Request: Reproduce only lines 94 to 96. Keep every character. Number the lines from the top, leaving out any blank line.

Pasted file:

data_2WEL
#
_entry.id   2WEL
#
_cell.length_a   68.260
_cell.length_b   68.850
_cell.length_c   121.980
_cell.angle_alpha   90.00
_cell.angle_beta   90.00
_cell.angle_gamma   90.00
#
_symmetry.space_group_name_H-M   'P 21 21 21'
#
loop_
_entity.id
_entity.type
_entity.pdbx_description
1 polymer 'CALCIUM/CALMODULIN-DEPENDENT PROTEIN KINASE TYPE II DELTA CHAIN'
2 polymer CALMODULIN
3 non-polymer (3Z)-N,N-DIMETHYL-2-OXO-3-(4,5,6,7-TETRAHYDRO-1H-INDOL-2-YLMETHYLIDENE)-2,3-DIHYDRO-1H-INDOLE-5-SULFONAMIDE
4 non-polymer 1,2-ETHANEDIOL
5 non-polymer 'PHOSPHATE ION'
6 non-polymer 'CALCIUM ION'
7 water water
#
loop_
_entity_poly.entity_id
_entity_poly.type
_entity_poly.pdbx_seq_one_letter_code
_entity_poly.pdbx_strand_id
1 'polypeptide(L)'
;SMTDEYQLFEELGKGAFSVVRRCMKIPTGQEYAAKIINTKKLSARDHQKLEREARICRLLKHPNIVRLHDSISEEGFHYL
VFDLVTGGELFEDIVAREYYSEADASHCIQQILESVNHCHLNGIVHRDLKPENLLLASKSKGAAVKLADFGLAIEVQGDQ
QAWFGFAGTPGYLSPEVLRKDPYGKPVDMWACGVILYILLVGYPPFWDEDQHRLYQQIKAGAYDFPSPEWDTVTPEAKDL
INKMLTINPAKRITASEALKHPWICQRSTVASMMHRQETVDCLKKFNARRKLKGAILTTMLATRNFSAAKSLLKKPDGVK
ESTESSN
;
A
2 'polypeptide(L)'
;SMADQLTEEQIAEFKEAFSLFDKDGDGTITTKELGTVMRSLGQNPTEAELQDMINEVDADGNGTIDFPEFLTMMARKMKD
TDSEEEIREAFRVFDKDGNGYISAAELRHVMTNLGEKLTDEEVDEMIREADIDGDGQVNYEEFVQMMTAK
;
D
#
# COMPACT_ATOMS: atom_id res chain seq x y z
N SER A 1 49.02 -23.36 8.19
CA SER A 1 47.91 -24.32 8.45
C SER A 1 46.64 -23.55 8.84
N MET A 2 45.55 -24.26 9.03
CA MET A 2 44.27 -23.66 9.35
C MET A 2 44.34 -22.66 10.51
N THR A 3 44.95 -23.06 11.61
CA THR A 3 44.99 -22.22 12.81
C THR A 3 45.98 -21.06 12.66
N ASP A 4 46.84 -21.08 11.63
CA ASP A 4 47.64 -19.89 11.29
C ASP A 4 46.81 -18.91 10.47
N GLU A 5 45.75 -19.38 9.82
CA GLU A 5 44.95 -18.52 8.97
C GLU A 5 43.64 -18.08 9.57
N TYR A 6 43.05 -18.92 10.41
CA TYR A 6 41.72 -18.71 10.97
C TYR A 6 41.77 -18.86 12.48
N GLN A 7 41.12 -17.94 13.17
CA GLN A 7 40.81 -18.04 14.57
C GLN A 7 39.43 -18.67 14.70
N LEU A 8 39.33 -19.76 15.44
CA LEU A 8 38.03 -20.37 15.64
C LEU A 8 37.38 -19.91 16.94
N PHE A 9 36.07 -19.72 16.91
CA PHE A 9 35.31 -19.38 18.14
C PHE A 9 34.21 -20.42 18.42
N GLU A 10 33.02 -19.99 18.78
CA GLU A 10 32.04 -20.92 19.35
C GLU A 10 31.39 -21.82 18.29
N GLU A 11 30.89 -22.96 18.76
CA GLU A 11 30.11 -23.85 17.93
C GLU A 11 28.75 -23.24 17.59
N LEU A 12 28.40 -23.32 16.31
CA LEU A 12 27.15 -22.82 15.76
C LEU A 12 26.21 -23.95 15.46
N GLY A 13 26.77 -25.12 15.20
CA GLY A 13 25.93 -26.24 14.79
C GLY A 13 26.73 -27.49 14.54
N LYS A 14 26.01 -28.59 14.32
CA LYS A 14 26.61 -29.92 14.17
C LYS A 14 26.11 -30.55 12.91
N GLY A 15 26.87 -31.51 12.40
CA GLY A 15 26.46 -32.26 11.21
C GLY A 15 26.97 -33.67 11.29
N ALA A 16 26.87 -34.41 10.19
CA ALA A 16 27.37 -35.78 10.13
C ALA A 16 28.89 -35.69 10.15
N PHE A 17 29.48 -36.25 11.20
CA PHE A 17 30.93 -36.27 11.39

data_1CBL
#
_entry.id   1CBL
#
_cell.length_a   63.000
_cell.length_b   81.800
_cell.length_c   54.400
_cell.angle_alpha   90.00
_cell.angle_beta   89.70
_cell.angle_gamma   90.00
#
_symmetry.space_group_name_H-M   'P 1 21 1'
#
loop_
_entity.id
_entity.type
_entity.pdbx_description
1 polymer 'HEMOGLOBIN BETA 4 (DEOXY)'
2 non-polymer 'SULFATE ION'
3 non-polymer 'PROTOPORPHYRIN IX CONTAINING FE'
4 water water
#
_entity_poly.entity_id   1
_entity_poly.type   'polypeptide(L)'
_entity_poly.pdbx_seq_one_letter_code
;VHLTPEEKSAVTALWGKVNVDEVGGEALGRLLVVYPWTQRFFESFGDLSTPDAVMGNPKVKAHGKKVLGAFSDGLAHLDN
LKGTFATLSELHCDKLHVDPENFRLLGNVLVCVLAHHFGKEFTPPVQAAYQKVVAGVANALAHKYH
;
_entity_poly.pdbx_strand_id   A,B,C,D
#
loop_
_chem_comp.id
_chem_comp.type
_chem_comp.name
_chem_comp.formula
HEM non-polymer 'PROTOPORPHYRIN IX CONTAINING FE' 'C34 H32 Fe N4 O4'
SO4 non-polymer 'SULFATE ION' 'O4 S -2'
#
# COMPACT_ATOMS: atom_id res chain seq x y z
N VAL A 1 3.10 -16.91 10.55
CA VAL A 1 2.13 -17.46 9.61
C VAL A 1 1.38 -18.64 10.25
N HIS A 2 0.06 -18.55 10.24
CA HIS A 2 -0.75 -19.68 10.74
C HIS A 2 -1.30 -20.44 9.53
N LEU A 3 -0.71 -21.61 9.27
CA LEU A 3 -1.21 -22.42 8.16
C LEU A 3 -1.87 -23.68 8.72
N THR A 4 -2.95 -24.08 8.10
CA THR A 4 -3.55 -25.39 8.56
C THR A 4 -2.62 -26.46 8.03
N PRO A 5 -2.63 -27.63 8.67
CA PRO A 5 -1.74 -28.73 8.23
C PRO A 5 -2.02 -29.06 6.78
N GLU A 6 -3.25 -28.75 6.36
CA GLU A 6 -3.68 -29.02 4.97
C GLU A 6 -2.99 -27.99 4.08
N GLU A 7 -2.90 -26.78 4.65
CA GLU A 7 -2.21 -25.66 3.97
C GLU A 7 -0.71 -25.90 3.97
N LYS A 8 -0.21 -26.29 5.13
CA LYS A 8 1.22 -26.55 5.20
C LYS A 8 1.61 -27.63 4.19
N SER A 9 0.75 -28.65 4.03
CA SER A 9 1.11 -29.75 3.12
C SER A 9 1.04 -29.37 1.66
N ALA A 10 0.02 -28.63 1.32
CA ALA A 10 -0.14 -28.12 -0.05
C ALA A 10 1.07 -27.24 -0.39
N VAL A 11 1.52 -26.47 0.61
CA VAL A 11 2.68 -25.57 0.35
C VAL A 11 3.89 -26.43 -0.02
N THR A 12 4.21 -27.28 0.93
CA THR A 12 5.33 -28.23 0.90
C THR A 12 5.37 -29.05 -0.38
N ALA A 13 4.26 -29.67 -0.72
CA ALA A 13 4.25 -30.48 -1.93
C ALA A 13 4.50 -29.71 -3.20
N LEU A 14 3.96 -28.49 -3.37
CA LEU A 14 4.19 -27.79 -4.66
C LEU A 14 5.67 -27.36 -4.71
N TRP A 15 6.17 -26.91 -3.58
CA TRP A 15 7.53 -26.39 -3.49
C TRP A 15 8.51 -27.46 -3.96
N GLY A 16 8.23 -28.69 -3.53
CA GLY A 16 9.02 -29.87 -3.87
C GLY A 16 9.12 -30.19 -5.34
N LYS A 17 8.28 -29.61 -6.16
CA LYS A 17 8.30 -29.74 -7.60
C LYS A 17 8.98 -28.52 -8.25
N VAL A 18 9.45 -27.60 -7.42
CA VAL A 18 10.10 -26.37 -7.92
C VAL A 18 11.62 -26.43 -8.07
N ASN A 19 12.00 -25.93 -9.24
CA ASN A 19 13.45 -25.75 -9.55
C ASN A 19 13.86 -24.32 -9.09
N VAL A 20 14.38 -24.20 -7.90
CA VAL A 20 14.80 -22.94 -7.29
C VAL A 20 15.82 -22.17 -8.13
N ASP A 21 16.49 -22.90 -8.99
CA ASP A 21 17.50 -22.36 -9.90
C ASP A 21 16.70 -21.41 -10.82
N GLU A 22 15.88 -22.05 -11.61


N PHE A 17 29.48 -36.25 11.20
CA PHE A 17 30.93 -36.27 11.39

data_1CBL